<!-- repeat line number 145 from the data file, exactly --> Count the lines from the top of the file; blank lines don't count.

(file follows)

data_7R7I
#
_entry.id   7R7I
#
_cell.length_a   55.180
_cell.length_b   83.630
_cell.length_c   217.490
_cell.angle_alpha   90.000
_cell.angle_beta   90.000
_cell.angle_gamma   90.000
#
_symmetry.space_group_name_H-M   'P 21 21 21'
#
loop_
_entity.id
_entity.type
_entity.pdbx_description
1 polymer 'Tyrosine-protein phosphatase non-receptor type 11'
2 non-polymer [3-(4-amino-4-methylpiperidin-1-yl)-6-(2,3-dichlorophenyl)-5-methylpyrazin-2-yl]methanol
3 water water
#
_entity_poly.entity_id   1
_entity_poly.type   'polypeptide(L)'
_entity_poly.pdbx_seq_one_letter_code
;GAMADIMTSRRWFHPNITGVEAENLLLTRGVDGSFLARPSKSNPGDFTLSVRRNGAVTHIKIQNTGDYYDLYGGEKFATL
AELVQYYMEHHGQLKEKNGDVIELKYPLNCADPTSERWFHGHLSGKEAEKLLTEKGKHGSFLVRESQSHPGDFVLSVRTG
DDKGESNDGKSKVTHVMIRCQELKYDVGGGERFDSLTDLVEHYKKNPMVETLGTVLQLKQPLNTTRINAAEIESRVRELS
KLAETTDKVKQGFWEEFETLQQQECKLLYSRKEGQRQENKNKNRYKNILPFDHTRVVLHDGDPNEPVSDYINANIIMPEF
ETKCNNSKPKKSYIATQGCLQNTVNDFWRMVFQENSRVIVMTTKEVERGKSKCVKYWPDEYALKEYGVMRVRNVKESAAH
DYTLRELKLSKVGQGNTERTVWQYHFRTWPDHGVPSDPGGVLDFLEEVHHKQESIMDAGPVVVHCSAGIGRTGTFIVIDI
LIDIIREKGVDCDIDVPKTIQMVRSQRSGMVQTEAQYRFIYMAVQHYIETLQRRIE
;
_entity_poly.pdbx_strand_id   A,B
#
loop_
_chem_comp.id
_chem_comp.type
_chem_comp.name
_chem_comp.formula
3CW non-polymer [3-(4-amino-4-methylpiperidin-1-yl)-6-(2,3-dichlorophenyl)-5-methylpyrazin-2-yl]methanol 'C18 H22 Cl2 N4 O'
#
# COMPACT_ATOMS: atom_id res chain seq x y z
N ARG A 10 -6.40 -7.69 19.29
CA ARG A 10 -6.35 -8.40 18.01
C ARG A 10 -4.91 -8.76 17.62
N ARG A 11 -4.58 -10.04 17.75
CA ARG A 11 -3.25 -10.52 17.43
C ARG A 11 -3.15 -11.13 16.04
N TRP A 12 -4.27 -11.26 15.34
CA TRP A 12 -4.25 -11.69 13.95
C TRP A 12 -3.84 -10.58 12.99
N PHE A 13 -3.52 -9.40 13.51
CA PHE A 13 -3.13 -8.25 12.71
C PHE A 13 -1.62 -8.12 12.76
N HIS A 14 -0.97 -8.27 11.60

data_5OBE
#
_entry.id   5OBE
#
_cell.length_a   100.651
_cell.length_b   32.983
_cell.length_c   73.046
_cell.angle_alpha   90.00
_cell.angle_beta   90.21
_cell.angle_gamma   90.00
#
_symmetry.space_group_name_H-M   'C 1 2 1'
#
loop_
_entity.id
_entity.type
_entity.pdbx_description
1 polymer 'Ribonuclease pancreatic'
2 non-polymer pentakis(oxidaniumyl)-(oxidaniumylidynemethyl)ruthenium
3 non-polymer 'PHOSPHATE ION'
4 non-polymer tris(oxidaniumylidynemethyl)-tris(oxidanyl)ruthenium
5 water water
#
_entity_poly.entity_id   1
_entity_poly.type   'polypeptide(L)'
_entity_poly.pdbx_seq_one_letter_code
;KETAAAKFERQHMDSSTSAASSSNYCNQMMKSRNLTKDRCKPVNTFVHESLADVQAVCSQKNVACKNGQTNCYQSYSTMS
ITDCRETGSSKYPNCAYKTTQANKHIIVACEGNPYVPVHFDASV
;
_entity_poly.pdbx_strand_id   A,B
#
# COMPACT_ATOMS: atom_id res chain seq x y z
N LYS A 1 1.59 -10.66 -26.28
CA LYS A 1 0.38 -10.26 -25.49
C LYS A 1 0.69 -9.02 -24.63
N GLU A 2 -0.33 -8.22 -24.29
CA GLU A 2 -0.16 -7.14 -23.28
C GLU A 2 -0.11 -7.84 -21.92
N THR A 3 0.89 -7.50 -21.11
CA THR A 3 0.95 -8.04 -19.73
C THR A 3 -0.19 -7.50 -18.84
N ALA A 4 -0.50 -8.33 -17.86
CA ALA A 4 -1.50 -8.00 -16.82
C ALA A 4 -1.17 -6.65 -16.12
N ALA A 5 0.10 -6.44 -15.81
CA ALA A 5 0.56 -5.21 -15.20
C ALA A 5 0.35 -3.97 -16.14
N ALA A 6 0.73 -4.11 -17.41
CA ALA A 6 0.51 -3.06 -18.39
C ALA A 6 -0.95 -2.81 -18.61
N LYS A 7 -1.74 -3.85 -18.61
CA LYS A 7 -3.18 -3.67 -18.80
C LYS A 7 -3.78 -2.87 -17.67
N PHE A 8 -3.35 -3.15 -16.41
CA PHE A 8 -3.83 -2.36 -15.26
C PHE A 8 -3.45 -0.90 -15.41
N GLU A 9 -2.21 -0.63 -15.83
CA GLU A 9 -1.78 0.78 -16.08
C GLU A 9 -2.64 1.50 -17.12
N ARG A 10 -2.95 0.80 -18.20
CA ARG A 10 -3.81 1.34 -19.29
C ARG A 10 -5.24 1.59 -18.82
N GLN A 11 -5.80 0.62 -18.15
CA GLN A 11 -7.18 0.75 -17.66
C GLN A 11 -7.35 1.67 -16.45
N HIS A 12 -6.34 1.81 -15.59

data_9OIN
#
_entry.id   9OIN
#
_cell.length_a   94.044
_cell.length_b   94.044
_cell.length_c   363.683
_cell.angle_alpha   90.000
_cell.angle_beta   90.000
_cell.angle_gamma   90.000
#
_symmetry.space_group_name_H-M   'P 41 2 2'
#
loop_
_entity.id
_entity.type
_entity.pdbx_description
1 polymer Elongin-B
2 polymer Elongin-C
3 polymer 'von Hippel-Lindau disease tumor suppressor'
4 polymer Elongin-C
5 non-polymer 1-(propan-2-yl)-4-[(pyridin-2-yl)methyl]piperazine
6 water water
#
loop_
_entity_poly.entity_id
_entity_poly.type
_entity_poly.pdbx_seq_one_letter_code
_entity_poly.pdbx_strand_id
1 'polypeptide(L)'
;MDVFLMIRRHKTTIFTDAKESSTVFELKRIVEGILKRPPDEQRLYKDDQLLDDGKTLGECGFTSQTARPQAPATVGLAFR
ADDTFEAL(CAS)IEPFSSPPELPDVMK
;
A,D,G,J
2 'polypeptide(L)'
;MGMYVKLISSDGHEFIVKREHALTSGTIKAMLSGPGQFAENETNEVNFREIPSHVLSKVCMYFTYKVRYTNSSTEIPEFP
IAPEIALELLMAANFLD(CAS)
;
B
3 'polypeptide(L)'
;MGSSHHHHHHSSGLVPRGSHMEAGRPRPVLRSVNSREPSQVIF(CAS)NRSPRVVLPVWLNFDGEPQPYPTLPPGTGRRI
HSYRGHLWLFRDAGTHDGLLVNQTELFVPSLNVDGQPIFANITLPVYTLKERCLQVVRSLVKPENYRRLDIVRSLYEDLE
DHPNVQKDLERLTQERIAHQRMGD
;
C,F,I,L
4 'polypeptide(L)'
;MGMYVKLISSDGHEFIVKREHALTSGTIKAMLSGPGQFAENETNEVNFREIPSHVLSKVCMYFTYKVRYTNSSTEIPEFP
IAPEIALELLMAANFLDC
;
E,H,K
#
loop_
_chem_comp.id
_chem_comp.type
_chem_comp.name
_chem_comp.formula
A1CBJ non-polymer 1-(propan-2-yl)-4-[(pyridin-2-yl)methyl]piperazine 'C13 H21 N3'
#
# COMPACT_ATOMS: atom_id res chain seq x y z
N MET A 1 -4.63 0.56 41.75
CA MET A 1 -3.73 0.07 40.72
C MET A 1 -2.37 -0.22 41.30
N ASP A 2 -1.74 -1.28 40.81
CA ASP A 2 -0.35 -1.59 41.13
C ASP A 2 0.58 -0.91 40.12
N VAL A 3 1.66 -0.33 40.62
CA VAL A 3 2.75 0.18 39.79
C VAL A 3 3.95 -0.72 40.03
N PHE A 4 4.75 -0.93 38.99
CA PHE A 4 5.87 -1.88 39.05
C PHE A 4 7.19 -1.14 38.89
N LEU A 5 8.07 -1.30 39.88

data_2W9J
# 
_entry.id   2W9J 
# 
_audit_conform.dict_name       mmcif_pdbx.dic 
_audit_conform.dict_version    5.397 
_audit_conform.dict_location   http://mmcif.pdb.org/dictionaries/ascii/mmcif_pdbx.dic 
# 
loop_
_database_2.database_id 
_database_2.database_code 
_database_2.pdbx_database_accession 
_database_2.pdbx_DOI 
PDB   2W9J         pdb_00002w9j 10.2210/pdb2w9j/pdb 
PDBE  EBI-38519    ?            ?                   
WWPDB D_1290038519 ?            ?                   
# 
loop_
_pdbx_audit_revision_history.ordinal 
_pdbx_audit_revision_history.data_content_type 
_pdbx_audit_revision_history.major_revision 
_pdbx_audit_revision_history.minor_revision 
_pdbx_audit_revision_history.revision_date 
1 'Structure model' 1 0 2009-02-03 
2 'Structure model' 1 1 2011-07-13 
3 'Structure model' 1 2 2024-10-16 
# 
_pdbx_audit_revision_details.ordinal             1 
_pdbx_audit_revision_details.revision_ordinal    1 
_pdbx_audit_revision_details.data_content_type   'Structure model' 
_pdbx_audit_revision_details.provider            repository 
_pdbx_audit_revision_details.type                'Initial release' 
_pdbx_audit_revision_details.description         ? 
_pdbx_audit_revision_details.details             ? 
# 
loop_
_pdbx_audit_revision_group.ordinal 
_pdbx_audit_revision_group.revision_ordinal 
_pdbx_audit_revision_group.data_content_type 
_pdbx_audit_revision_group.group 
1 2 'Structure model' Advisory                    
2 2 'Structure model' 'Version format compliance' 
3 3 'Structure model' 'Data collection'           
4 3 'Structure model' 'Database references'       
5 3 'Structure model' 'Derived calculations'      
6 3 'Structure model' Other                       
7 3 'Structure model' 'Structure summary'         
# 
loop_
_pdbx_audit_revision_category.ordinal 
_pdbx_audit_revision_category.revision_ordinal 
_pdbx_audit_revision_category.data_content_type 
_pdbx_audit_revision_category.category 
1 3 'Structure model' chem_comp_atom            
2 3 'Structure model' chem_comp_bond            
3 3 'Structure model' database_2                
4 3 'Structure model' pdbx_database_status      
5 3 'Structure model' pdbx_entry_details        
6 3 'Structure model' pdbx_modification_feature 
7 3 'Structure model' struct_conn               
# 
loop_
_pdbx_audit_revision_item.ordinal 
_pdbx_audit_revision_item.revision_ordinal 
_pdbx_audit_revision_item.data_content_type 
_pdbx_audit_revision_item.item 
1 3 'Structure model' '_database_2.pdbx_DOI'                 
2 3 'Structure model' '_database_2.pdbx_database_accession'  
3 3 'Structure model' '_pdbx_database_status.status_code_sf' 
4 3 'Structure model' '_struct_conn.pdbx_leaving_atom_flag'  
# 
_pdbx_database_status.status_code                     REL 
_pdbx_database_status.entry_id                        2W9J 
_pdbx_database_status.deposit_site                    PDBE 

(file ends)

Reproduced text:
#